The end of another year of football in Brazil exposed the putrid state of every element of the game. This video explains some of it:
The Vasco x Atletico Paranaense match was held in the city of Joinville in Santa Catarina State because Altético´s stadium is under construction, and massively delayed, for the World Cup. Vasco needed to win in order to avoid relegation, but their team is so devoid of talent that staying in the first division another year would have been a sporting injustice. Why are Vasco so bad? Anyone out there remember Phillipe Coutinho, now starring in midfield for Liverpool? Ex-Vasco, he was sold to A.C. Milan on the day he turned 18. Vasco´s youth system has been condemned in the courts and the few times they do manage to produce talent, the boys are sold off to the highest bidder. This is same reason for which Fluminense was relegated. They decided to sell their two best players, Wellinton Nem and Thiago Neves, in mid season and brought no one in to replace them. The political-economy of Brazilian football continues to benefit agents and directors at the expense of clubs and fans.
However, the causes for the scenes above have much deeper roots than just the emptying of talent pools and managerial incompetence (read: Vanderlei Luxemburgo). The torcidas organizadas have long standing relationships with club directors. This is not new or surprising in Latin America. However, the fact that there had been violence between the torcidas of Vasco and Atletico PR and that the Military Police decided not to patrol inside the stadium, leaving it up to a private security force, on a day when the Torcida Jovem of Vasco was likely to be at its most aggressive because of the impending relegation…that is another kind of violence in and of itself. The inability of the state to anticipate pre-announced conflicts or of the responsible football authorities to ensure the safe realization of a game is exactly the kind of violence through absence that has as its inevitable counterpoint a boot in the face and a nail-tipped club in the head. Violence permeates Brazilian football at all levels so why are we so surprised when it breaks out in the stands?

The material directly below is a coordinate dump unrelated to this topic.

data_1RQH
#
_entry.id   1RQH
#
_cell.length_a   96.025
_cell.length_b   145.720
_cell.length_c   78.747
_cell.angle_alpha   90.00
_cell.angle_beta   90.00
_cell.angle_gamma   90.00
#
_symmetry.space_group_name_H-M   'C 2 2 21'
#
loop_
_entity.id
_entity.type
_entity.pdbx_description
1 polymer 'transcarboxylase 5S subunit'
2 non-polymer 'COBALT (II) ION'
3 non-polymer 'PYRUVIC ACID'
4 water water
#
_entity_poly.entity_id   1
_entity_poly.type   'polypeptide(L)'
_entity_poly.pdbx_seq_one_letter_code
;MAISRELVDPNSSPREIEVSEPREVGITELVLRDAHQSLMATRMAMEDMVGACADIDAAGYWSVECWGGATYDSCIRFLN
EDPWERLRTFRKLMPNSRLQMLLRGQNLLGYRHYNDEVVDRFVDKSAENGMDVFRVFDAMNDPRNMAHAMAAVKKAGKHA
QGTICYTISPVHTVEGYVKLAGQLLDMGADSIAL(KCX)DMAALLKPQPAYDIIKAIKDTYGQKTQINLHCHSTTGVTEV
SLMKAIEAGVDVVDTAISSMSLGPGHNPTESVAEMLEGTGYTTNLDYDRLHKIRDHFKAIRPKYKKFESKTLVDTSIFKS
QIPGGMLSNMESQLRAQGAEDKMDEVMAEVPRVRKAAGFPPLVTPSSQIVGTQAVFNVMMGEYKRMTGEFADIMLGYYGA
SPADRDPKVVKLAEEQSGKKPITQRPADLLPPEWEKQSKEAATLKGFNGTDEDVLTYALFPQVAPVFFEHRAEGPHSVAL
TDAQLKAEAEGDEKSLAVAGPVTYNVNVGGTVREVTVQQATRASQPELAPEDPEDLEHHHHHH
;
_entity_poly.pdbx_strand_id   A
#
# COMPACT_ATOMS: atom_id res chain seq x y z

Naturally, in Brazil, no one is going to assume responsibility for any of this. The clubs cannot be held responsible for their permissive relationships with the torcidas, the PM´s hands off attitude may be criticized but not investigated, the CBF is tone deaf, blind and unmoving. The only thing that will happen is that both Vasco and Atletico will receive punishments of short duration that will not significantly alter the status quo.
A number of important Brazilian footballers have started a movement to reform Brazilian football from the inside. Good Sense F.C. is calling for a reorganization of the football calendar and for a declaration of labor rights for football players. They issued a note regarding yesterday´s violence saying all culpable parties should be found out. This includes the CBF, the Military Police, the private security firm in charge of the internal policing, the emergency personnel, the board of directors of both clubs and the torcidas organizadas.